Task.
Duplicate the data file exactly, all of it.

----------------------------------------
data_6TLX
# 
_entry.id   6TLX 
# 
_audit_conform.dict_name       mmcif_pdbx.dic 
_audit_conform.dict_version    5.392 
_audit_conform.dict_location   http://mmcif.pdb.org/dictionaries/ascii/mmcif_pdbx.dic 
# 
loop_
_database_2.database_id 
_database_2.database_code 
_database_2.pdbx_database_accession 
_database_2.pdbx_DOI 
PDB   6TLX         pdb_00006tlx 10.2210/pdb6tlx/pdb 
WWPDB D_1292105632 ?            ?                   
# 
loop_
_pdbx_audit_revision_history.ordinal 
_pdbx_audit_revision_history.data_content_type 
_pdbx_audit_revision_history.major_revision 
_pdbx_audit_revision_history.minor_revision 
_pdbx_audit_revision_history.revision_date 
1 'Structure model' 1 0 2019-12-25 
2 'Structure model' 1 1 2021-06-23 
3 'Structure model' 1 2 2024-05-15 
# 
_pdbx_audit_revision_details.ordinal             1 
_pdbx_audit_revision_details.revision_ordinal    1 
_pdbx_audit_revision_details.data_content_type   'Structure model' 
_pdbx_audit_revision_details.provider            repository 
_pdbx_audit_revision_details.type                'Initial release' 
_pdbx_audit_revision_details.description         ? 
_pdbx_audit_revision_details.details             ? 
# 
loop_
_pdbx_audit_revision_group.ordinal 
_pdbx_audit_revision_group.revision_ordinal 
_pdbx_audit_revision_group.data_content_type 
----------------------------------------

data_6TLX
# 
_entry.id   6TLX 
# 
_audit_conform.dict_name       mmcif_pdbx.dic 
_audit_conform.dict_version    5.392 
_audit_conform.dict_location   http://mmcif.pdb.org/dictionaries/ascii/mmcif_pdbx.dic 
# 
loop_
_database_2.database_id 
_database_2.database_code 
_database_2.pdbx_database_accession 
_database_2.pdbx_DOI 
PDB   6TLX         pdb_00006tlx 10.2210/pdb6tlx/pdb 
WWPDB D_1292105632 ?            ?                   
# 
loop_
_pdbx_audit_revision_history.ordinal 
_pdbx_audit_revision_history.data_content_type 
_pdbx_audit_revision_history.major_revision 
_pdbx_audit_revision_history.minor_revision 
_pdbx_audit_revision_history.revision_date 
1 'Structure model' 1 0 2019-12-25 
2 'Structure model' 1 1 2021-06-23 
3 'Structure model' 1 2 2024-05-15 
# 
_pdbx_audit_revision_details.ordinal             1 
_pdbx_audit_revision_details.revision_ordinal    1 
_pdbx_audit_revision_details.data_content_type   'Structure model' 
_pdbx_audit_revision_details.provider            repository 
_pdbx_audit_revision_details.type                'Initial release' 
_pdbx_audit_revision_details.description         ? 
_pdbx_audit_revision_details.details             ? 
# 
loop_
_pdbx_audit_revision_group.ordinal 
_pdbx_audit_revision_group.revision_ordinal 
_pdbx_audit_revision_group.data_content_type 